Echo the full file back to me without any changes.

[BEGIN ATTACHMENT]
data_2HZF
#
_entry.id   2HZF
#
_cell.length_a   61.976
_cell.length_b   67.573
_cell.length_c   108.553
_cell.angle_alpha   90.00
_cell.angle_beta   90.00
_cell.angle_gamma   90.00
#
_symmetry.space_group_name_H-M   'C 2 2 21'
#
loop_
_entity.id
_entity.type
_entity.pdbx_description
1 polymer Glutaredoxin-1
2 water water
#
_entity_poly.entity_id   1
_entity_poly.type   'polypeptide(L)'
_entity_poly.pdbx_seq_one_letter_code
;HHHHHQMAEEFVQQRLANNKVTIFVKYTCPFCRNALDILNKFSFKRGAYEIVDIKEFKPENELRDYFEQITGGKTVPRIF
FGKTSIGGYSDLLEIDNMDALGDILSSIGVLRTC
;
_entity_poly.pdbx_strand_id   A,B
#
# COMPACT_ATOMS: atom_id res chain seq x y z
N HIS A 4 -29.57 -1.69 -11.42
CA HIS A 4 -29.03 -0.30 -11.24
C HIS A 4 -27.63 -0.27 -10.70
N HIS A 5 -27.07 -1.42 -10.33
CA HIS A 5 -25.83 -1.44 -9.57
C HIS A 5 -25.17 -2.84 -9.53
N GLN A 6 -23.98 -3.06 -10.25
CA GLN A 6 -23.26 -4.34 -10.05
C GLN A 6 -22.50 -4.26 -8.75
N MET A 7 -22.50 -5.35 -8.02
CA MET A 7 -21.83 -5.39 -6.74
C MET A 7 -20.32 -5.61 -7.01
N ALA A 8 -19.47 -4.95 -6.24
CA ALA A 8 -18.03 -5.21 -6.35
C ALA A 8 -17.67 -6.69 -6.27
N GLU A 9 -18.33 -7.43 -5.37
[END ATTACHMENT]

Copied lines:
data_2HZF
#
_entry.id   2HZF
#
_cell.length_a   61.976
_cell.length_b   67.573
_cell.length_c   108.553
_cell.angle_alpha   90.00
_cell.angle_beta   90.00
_cell.angle_gamma   90.00
#
_symmetry.space_group_name_H-M   'C 2 2 21'
#
loop_
_entity.id
_entity.type
_entity.pdbx_description
1 polymer Glutaredoxin-1
2 water water
#
_entity_poly.entity_id   1
_entity_poly.type   'polypeptide(L)'
_entity_poly.pdbx_seq_one_letter_code
;HHHHHQMAEEFVQQRLANNKVTIFVKYTCPFCRNALDILNKFSFKRGAYEIVDIKEFKPENELRDYFEQITGGKTVPRIF
FGKTSIGGYSDLLEIDNMDALGDILSSIGVLRTC
;
_entity_poly.pdbx_strand_id   A,B
#
# COMPACT_ATOMS: atom_id res chain seq x y z
N HIS A 4 -29.57 -1.69 -11.42
CA HIS A 4 -29.03 -0.30 -11.24
C HIS A 4 -27.63 -0.27 -10.70
N HIS A 5 -27.07 -1.42 -10.33
CA HIS A 5 -25.83 -1.44 -9.57
C HIS A 5 -25.17 -2.84 -9.53
N GLN A 6 -23.98 -3.06 -10.25
CA GLN A 6 -23.26 -4.34 -10.05
C GLN A 6 -22.50 -4.26 -8.75
N MET A 7 -22.50 -5.35 -8.02
CA MET A 7 -21.83 -5.39 -6.74
C MET A 7 -20.32 -5.61 -7.01
N ALA A 8 -19.47 -4.95 -6.24
CA ALA A 8 -18.03 -5.21 -6.35
C ALA A 8 -17.67 -6.69 -6.27
N GLU A 9 -18.33 -7.43 -5.37